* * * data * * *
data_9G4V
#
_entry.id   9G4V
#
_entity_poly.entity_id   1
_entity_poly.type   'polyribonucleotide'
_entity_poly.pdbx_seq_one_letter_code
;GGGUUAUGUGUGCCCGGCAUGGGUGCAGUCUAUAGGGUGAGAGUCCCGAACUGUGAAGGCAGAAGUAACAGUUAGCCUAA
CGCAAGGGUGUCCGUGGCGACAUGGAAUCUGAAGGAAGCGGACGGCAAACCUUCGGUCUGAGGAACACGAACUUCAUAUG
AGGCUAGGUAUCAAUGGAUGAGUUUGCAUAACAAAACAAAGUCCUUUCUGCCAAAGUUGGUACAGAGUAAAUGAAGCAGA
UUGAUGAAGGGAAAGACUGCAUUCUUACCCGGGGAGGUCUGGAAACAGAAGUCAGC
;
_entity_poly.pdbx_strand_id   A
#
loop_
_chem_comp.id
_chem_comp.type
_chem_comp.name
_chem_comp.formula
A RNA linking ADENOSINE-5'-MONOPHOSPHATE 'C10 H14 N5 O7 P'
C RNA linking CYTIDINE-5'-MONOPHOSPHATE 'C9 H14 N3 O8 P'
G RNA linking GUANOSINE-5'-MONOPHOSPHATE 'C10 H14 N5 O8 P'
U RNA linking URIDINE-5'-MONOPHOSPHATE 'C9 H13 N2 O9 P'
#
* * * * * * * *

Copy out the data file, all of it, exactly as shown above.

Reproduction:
data_9G4V
#
_entry.id   9G4V
#
_entity_poly.entity_id   1
_entity_poly.type   'polyribonucleotide'
_entity_poly.pdbx_seq_one_letter_code
;GGGUUAUGUGUGCCCGGCAUGGGUGCAGUCUAUAGGGUGAGAGUCCCGAACUGUGAAGGCAGAAGUAACAGUUAGCCUAA
CGCAAGGGUGUCCGUGGCGACAUGGAAUCUGAAGGAAGCGGACGGCAAACCUUCGGUCUGAGGAACACGAACUUCAUAUG
AGGCUAGGUAUCAAUGGAUGAGUUUGCAUAACAAAACAAAGUCCUUUCUGCCAAAGUUGGUACAGAGUAAAUGAAGCAGA
UUGAUGAAGGGAAAGACUGCAUUCUUACCCGGGGAGGUCUGGAAACAGAAGUCAGC
;
_entity_poly.pdbx_strand_id   A
#
loop_
_chem_comp.id
_chem_comp.type
_chem_comp.name
_chem_comp.formula
A RNA linking ADENOSINE-5'-MONOPHOSPHATE 'C10 H14 N5 O7 P'
C RNA linking CYTIDINE-5'-MONOPHOSPHATE 'C9 H14 N3 O8 P'
G RNA linking GUANOSINE-5'-MONOPHOSPHATE 'C10 H14 N5 O8 P'
U RNA linking URIDINE-5'-MONOPHOSPHATE 'C9 H13 N2 O9 P'
#